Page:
(EnergyAsia, October 29 2010, Friday) — Greenpeace International said it has exposed an attempt by the Sinar Mas Group to cover up the destruction of Indonesia’s rainforest by its paper subsidiary, Asia Pulp and Paper (APP).
Greenpeace described as “flawed” an audit conducted by ITS GLOBAL’s Alan Oxley for APP that was aimed at discrediting evidence the green group had published in July revealing that APP had been actively clearing rainforest and peatland in Indonesia.
Greenpeace Indonesia forest campaigner Bustar Maitar said: “Sinar Mas is getting increasingly desperate as it tries to cover up its continued role in rainforest destruction. By hiring Oxley as an auditor, it is now really scraping the bottom of the barrel – it seems anyone with any level of credibility is no longer willing to work with the group.
“If Sinar Mas was serious about sustainability, it would commit to no further deforestation and not hire industry apologists to cover its tracks.”
Greenpeace said the audit used outdated concession maps that do not contain the latest Sinar Mas concessions and it failed to use the correct documents to explain the company’s expansion plans.
The group added the audit failed to point out that the data sources Greenpeace relied on were also used by the Indonesian government as part of the basis for its climate change abatement scenario planning.
According to environmental group, the 89-page audit produced by Mr Oxley did not challenge the validity and accuracy of the photographic evidence of rainforest and peatland destruction in the Greenpeace report, which shows APP destroying the habitat of the endangered Sumatran tiger.
Greenpeace said it has since released more aerial photographs that captured ongoing clearance of deep peat by Sinar Mas in Kerumutan in Sumatra’s Riau region. The group added that the destructive practices showcases the company undermining Indonesian president Susilo Bambang Yudhoyono’s commitment to reduce the country’s greenhouse gas emissions and to protect its rainforests.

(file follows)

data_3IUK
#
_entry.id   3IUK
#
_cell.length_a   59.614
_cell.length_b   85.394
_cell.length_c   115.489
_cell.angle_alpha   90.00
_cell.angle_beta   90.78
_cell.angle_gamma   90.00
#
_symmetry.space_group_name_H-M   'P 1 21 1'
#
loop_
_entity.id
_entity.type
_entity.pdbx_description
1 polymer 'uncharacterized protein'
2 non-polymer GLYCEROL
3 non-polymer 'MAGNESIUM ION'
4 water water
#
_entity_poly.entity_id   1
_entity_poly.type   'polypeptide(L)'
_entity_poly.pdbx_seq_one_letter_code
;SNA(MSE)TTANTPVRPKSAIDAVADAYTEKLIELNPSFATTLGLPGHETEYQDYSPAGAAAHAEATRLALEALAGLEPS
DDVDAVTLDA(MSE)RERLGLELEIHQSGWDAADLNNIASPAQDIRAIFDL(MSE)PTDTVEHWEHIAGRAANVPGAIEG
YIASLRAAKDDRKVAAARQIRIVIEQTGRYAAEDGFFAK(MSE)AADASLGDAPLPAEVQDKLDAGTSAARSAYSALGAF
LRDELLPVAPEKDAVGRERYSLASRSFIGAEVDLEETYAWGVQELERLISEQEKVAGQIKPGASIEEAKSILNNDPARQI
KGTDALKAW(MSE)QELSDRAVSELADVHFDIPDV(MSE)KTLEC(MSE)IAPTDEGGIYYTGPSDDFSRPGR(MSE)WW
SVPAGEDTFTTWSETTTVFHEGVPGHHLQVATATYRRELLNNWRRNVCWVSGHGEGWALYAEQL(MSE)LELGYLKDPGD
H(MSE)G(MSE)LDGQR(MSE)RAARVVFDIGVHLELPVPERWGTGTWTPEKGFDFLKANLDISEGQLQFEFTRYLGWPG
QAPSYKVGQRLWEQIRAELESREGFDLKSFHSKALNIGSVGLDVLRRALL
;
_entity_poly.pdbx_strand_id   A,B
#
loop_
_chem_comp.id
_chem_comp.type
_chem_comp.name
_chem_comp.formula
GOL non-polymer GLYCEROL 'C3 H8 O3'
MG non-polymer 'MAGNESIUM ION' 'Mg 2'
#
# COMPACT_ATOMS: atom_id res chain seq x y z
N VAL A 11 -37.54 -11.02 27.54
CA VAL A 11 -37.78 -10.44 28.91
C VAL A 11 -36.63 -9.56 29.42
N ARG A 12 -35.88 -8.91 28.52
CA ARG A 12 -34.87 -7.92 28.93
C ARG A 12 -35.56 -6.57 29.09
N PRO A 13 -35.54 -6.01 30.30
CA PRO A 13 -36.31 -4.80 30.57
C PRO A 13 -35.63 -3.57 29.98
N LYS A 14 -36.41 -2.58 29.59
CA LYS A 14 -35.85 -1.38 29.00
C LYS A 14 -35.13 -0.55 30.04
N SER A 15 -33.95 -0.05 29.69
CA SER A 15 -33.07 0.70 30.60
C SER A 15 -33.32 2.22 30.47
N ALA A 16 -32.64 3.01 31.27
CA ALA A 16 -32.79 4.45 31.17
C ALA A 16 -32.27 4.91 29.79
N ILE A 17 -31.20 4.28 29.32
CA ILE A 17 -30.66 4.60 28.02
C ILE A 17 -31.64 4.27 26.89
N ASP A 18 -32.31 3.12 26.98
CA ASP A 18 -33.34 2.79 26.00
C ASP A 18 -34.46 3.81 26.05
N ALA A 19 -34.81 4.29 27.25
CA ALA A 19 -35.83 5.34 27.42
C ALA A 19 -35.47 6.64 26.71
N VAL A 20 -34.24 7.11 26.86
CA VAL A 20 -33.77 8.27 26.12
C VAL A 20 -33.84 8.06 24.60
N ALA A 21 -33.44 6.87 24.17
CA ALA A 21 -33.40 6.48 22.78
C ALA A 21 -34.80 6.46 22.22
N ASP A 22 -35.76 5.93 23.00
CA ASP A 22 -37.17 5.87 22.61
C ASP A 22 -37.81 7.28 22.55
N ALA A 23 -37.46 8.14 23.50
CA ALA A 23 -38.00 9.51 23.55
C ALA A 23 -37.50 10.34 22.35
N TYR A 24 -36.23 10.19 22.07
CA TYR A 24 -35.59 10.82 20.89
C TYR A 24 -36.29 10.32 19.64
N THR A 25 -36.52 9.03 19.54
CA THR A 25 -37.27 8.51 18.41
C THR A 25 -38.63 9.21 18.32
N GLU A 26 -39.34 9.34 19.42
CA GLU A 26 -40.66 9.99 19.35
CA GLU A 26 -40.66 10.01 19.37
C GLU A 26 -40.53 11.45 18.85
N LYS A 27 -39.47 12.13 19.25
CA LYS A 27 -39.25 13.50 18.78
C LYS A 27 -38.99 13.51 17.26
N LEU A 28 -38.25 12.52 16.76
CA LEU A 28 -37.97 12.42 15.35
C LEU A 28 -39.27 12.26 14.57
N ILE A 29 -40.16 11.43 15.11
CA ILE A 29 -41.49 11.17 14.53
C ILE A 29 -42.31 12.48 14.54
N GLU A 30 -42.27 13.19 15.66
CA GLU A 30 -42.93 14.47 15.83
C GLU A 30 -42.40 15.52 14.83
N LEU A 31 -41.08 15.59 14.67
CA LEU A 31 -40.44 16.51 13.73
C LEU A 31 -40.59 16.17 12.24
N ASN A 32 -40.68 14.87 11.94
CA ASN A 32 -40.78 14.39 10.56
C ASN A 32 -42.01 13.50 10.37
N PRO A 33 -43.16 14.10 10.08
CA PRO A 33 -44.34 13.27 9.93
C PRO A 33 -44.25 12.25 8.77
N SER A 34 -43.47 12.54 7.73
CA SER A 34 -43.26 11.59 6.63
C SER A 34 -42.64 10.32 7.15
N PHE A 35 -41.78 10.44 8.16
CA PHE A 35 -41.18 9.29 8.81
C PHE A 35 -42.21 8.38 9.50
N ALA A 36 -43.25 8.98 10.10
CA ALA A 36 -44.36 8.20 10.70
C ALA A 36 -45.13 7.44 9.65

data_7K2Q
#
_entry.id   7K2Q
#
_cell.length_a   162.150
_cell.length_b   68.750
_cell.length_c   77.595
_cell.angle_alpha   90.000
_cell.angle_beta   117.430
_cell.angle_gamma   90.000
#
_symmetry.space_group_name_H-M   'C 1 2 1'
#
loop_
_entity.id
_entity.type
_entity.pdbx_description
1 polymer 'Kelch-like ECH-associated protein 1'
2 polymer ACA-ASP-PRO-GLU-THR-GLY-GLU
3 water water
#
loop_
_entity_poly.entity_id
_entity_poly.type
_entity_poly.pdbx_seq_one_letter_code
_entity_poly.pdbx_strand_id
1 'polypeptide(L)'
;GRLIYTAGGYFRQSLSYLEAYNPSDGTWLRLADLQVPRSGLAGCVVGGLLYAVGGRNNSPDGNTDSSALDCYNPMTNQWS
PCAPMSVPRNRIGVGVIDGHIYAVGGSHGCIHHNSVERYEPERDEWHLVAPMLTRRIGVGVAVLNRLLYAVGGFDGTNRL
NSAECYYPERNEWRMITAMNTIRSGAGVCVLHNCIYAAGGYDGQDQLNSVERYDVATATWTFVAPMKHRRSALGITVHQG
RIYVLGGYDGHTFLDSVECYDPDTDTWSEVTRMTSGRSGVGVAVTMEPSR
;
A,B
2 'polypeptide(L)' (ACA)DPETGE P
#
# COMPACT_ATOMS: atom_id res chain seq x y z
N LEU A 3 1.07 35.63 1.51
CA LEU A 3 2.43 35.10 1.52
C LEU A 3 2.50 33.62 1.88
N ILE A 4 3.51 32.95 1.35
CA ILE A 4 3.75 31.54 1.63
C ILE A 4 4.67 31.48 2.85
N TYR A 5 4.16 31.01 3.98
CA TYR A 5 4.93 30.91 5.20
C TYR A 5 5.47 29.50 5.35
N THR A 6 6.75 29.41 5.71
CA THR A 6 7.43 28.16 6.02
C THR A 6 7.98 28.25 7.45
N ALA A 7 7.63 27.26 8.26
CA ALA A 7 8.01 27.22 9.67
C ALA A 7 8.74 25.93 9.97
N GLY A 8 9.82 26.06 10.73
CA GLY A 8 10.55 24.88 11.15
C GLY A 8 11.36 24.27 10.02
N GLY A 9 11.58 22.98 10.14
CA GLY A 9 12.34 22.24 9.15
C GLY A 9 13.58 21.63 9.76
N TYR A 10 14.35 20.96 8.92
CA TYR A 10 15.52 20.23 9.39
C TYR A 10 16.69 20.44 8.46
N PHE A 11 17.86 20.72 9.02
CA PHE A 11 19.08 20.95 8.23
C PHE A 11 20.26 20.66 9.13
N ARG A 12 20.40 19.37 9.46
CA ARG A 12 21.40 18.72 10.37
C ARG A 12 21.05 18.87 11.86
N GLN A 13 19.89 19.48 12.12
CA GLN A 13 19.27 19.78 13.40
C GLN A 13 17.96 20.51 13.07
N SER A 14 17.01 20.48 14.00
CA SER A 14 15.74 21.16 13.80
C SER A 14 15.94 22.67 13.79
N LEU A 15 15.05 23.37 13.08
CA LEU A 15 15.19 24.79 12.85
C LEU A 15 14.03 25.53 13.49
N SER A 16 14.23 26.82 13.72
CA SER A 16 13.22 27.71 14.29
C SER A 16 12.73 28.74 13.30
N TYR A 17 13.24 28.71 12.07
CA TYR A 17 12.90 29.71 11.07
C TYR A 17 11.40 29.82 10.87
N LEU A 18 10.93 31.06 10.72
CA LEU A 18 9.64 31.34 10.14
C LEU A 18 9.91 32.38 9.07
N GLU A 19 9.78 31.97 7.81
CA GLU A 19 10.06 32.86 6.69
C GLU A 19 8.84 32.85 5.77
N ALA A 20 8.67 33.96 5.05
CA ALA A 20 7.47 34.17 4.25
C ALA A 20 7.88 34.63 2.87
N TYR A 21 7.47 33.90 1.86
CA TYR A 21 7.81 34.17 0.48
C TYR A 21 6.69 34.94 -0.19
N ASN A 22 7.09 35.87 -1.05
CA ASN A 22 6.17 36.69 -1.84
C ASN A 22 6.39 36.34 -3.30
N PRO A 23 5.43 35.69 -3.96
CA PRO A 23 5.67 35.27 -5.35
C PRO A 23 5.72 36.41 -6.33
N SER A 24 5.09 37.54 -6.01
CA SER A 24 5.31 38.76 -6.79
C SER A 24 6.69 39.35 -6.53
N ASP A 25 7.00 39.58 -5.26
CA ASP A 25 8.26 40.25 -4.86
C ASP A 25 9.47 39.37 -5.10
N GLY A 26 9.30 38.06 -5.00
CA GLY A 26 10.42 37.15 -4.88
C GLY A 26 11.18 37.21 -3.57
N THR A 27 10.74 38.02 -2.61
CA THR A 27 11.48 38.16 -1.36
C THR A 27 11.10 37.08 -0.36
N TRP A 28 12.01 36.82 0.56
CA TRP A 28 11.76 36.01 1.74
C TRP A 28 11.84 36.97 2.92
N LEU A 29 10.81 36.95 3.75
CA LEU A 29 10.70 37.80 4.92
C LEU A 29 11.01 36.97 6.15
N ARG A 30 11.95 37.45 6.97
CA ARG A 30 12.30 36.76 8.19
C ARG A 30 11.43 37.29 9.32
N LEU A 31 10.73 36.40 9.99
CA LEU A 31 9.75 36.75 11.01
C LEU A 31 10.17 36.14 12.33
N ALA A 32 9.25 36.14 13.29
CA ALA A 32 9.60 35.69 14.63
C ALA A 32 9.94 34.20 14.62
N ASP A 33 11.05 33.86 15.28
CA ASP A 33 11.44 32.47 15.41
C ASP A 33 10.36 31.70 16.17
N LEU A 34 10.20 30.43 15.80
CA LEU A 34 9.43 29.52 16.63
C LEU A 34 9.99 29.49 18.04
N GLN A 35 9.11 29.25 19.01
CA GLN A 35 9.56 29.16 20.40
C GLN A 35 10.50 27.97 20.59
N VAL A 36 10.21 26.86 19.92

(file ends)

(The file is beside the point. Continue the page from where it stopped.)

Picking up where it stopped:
Due to the evidence of Sinar Mas’ illegal and destructive environmental practices in Indonesia, several leading companies have cancelled contracts with the palm oil and paper giant. Kraft has confirmed that it is phasing out APP paper and packaging, while Nestlé, Unilever and retailers such as Tesco and Metro group are implementing new policies that will also rule out supplies from APP, unless the company and its suppliers make substantial changes.
Sinar Mas’s PR firm, New York-based Weber Shandwick, has reportedly dropped APP as its client.
Mr Maitar said: “We are calling on all companies to drop their contracts with Sinar Mas until the group publicly announces and implements a policy to stop further deforestation and peatland destruction. We are also urging the Indonesian government to protect all peatlands, as well as expand its upcoming moratorium on rainforest destruction in new concessions to cover the vast areas that have already been slated for destruction in existing concessions.”